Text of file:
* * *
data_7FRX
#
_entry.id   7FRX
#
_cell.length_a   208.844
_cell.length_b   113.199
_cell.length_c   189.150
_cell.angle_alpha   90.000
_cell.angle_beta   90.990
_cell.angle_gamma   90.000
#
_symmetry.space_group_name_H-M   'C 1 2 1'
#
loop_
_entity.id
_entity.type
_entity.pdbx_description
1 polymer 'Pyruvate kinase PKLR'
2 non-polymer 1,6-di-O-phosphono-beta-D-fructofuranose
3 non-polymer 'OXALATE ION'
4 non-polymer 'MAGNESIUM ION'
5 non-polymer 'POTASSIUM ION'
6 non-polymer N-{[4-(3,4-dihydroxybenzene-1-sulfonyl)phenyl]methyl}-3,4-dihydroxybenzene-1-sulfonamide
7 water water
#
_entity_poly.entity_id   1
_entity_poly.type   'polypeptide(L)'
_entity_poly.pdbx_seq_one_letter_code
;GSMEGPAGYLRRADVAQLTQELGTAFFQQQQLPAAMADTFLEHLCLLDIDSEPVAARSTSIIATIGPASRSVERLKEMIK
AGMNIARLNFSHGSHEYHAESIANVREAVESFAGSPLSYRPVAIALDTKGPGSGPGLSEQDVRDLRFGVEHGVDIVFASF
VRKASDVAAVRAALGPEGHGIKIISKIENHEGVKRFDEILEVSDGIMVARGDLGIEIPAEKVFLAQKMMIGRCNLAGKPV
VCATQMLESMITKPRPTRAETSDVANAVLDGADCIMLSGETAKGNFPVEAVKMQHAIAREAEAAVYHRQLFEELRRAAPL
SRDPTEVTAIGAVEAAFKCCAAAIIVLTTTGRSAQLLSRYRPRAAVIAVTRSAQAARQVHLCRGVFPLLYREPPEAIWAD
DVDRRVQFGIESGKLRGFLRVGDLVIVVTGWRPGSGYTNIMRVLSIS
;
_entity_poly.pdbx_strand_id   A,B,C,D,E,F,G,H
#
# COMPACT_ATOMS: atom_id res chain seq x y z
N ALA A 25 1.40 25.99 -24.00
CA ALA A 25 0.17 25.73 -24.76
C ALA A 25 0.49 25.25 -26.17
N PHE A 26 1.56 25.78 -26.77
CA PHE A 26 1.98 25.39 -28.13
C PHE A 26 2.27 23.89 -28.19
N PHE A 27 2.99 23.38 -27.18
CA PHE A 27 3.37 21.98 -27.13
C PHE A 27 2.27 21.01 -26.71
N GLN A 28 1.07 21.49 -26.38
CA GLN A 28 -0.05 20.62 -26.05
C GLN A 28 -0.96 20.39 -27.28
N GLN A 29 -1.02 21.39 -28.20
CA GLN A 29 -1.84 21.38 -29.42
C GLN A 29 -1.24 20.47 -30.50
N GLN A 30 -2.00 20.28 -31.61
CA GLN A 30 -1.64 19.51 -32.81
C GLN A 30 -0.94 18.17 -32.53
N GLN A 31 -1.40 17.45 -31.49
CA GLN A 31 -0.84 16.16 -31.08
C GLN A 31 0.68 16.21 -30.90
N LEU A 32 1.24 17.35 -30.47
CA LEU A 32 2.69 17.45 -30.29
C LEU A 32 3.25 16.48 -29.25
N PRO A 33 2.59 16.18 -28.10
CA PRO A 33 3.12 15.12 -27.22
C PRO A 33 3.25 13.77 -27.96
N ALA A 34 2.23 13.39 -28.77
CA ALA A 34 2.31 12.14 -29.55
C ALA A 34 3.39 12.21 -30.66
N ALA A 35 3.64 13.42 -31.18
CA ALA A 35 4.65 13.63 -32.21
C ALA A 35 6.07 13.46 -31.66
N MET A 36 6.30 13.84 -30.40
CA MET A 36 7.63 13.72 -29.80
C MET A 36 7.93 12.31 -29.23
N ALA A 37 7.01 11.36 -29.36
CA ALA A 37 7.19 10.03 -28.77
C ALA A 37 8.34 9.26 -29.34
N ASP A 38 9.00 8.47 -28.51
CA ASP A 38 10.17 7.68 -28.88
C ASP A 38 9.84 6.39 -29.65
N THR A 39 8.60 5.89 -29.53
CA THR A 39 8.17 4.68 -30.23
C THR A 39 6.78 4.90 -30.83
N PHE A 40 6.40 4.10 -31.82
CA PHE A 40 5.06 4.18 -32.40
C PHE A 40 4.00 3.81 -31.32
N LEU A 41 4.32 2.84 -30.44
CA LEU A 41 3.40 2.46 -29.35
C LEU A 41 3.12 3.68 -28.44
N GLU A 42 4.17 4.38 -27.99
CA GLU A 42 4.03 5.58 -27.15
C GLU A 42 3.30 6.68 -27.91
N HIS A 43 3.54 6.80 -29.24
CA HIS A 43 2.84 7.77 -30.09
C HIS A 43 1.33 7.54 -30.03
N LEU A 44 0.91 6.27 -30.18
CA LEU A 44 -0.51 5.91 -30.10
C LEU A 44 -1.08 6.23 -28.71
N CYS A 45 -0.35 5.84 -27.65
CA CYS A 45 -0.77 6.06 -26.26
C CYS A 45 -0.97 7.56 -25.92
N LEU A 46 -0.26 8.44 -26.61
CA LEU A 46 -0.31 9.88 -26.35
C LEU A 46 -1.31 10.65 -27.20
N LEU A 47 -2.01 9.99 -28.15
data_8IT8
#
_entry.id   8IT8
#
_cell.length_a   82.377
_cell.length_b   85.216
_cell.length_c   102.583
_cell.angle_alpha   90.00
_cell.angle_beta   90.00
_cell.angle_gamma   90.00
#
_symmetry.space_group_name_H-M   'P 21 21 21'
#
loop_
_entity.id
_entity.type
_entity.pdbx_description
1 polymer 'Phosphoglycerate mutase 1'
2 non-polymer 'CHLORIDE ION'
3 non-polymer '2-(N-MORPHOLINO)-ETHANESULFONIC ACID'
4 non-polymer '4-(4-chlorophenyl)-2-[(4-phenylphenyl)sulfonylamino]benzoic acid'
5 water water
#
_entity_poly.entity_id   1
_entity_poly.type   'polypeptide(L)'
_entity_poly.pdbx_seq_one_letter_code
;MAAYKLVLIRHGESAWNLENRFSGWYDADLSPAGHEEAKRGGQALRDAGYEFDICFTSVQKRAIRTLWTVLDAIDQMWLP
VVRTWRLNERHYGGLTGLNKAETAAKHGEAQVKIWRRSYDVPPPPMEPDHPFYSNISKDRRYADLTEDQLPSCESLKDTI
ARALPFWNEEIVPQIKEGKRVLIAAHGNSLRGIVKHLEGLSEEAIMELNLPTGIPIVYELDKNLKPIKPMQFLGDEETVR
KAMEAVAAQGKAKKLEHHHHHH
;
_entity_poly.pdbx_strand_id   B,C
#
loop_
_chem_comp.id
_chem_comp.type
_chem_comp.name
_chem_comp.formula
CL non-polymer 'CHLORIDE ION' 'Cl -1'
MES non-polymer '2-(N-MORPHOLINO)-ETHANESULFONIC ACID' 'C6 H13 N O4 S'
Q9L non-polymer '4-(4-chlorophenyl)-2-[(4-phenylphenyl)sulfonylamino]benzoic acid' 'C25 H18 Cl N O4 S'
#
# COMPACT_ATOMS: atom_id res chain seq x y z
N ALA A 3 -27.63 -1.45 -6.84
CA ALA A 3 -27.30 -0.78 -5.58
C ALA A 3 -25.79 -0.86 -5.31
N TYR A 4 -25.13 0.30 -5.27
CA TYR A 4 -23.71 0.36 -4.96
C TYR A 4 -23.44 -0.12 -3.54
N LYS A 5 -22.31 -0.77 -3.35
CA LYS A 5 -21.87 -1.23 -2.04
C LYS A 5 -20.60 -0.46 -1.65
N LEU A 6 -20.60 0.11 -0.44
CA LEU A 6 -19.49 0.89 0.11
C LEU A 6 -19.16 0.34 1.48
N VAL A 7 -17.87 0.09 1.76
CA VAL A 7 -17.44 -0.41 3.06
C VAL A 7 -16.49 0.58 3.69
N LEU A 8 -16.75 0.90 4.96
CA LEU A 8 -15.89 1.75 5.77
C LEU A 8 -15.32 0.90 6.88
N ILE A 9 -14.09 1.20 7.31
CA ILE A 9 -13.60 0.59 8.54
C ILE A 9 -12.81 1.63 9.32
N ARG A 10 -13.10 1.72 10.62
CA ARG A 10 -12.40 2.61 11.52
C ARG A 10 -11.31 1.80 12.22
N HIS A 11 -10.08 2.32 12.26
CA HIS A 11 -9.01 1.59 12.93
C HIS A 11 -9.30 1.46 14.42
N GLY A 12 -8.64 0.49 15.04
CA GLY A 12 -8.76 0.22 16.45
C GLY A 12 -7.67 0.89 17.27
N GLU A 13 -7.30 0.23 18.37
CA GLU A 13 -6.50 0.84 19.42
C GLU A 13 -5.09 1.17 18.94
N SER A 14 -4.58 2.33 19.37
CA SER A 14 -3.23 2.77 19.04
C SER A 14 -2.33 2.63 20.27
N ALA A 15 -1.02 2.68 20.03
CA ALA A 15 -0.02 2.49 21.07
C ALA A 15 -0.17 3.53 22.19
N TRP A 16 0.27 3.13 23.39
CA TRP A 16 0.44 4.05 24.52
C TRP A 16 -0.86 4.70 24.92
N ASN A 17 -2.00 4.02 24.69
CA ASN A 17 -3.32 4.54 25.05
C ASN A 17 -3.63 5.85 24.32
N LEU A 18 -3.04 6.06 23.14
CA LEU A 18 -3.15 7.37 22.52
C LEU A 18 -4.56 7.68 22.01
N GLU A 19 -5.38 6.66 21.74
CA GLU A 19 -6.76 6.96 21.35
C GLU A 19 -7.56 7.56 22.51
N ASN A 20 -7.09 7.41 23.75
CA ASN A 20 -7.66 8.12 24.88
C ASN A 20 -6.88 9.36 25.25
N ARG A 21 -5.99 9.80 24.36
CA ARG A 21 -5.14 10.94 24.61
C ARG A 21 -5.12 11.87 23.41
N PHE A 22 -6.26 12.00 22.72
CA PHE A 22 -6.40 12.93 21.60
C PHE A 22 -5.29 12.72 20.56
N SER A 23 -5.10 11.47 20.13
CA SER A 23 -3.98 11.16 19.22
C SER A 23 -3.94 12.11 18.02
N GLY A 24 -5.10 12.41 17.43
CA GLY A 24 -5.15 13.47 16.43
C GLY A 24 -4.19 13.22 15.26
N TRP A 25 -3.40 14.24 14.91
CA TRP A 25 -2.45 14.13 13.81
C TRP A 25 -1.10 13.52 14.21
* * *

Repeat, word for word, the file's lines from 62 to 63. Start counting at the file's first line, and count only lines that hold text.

C LEU A 32 3.25 16.48 -29.25
N PRO A 33 2.59 16.18 -28.10